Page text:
There never seems to be enough time in the day. I might be the only one feeling this way, but something tells me that’s probably not the case. I constantly feel like I am spinning multiple plates, giving them just enough momentum to complete a few more revolutions before I can get my fingers on them again. This may sound a little dramatic, but I think you get the idea.
Here at The Unstuck Group, we serve hundreds of churches annually. As part of the Ministry Health Assessment phase of our process, we’ve developed some key metrics to help church leaders get an objective snapshot of the health of their church. Because of that, we’ve had our eye on these metrics for years, and we’ve often shared them with the churches we serve.
I have worked with a lot of churches. You name it, I’ve seen it. But, as time goes on, I’ve seen commonalities among teams and situations. In many cases, as we sit down to walk through a strategic plan, I’ve grown to expect a resistance for change. It is by no means unanimous resistance, but more so hesitancy among team members that are passionate about the traditions of the church.
There is a popular phrase often attributed to Peter Drucker that says, “Culture eats strategy for breakfast.” After a time of careful research, I discovered that there is actually no evidence that he ever made this statement. In fact, there is no evidence that any leadership guru ever said it. It appears many different statements from several leaders were merged together over a period of years. Thus, “culture eats strategy for breakfast” burst onto the scene. And with its arrival came the notion that strategy is really not that important in leading an organization…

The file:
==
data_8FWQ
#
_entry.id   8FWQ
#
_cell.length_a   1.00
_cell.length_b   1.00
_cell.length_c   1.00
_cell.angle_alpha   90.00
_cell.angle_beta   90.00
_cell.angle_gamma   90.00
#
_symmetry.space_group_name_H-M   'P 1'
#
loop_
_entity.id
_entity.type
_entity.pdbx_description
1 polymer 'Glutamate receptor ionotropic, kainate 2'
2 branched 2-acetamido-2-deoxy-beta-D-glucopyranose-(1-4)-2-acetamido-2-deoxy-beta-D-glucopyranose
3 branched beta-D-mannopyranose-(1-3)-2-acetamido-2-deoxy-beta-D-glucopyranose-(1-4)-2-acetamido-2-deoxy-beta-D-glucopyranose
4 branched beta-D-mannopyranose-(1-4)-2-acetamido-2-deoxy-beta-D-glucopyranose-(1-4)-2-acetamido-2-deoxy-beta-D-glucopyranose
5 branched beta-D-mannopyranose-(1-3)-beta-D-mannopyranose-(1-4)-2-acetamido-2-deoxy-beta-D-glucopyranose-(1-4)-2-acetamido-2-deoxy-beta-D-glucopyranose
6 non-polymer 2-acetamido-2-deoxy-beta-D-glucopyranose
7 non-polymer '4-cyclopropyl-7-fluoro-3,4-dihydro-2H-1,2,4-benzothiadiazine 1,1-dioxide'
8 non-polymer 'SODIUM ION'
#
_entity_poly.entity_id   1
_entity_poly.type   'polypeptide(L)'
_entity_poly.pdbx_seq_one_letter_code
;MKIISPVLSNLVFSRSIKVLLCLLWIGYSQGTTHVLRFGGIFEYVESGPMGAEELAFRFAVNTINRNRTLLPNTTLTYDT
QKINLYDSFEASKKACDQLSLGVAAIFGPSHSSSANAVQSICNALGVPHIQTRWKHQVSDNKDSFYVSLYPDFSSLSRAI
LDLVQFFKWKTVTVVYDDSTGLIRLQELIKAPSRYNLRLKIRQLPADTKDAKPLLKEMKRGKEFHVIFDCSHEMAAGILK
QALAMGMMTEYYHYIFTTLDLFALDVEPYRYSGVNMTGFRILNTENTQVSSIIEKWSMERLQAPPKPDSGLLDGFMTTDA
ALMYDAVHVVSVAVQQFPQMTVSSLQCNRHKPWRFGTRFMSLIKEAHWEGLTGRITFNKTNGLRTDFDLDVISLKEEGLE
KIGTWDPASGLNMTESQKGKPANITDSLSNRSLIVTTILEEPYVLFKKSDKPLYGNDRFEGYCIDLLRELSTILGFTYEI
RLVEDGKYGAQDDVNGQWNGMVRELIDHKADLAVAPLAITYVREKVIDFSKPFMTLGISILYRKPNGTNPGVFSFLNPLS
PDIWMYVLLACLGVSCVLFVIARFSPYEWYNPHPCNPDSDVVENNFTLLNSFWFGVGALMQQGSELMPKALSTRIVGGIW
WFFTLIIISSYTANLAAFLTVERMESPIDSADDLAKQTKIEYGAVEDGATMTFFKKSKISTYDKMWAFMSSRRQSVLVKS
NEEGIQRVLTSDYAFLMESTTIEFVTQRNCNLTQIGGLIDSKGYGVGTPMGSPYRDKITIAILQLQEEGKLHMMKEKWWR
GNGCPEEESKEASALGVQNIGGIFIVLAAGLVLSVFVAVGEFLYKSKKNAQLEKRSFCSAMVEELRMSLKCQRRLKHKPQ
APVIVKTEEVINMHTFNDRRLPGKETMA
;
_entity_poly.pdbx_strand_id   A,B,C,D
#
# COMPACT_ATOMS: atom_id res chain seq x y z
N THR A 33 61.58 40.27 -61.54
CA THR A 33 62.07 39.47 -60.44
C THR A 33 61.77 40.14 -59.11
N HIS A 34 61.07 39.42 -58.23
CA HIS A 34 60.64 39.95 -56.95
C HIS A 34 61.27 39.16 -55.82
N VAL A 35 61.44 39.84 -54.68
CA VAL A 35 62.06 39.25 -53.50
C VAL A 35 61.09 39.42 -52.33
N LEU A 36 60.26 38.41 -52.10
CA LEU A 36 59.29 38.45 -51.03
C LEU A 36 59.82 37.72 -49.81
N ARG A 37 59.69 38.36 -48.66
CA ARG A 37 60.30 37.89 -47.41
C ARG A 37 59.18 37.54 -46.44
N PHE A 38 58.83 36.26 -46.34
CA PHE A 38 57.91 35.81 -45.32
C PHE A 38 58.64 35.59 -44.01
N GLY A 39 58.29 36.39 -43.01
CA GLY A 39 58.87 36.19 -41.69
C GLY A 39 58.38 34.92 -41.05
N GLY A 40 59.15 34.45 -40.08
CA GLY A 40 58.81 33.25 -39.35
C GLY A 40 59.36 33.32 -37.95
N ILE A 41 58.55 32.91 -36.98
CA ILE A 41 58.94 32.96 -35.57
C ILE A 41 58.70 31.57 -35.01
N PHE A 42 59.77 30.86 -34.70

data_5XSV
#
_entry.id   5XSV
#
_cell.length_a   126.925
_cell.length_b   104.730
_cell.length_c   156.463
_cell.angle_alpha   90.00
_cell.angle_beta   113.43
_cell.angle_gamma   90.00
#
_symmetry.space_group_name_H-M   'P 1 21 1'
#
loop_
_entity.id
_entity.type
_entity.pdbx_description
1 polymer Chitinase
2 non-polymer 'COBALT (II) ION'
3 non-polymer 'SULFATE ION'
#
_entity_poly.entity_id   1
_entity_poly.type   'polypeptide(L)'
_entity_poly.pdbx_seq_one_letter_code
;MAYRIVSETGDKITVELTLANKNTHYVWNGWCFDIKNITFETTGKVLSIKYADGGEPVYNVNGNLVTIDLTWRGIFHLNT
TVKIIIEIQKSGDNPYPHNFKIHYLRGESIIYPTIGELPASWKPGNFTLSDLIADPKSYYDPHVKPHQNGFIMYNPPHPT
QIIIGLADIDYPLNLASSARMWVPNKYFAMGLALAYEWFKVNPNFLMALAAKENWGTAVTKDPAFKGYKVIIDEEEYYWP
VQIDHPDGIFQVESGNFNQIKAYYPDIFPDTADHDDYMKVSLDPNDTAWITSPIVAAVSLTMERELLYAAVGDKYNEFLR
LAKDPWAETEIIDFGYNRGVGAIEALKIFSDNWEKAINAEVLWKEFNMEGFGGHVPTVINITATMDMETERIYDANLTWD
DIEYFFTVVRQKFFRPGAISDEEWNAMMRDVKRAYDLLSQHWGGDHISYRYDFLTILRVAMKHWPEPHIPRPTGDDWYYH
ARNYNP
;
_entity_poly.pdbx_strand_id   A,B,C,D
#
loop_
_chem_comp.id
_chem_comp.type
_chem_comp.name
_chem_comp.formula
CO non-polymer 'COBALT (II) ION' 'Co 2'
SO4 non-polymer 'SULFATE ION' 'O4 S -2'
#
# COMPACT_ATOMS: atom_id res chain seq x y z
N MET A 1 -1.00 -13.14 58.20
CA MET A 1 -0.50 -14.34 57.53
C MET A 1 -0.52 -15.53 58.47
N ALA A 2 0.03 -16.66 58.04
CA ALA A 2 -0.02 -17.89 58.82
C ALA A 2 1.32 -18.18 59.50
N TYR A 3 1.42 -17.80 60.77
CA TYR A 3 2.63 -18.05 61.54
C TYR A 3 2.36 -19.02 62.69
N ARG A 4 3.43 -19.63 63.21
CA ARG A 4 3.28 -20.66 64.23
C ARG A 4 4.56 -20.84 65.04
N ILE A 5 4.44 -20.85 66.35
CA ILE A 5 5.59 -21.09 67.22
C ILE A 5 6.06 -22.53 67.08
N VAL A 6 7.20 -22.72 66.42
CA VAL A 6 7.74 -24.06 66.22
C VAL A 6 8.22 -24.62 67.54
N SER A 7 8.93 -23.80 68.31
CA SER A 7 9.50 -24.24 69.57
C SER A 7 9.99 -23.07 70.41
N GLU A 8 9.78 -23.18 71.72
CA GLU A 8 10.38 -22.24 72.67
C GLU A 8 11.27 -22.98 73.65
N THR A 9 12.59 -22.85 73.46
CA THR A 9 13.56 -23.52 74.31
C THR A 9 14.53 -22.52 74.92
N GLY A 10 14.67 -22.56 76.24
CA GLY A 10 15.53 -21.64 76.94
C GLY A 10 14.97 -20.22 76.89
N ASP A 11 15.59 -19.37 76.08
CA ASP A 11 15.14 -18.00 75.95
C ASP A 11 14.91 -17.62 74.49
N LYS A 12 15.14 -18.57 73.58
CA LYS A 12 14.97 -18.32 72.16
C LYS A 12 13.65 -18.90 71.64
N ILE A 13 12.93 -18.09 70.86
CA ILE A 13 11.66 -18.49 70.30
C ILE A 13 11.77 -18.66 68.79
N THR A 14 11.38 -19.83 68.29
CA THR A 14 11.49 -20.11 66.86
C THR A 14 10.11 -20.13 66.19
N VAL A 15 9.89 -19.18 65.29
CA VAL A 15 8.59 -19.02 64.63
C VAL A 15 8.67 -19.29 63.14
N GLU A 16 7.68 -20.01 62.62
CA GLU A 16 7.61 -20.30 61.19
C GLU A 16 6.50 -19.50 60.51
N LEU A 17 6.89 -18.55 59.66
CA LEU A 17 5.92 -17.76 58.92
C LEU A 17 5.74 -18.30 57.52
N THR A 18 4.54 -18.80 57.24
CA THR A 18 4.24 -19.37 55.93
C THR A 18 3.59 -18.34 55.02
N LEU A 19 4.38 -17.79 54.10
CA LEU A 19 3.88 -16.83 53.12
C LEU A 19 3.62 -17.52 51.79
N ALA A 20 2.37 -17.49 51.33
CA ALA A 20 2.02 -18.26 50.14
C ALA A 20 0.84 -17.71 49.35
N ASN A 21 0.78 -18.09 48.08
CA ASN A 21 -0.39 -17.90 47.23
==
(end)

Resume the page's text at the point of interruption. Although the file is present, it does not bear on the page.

I grew up in the church.
Each Sunday, I would sit in the pew, listen to the sermon, watch the offering plate pass around, finish with the Lord’s prayer, and that was my Sunday. I would say that I enjoyed my church, but looking back, one significant aspect was missing:
It was never explained why we give, how we give, or what we give – we just gave.
Many years ago, I visited a town in Arizona called… wait for it… Nothing. You’ve probably not heard of Nothing, Arizona because, well, it’s essentially nothing. Here’s the sign that hangs in the center of the town:
Talking with your leadership team about money is rarely easy. Changing the way you spend it is even harder.
If you’re working with your leadership team to implement a strategic plan, it’s important to start a healthy conversation about finances to effectively navigate this touchy subject together.
I’m growing more and more convinced that the worst thing a church team can do is try to reach a consensus about something. On the surface, reaching a consensus seems like a positive thing because it means everyone has agreed to move in the same direction. That’s a good thing, isn’t it?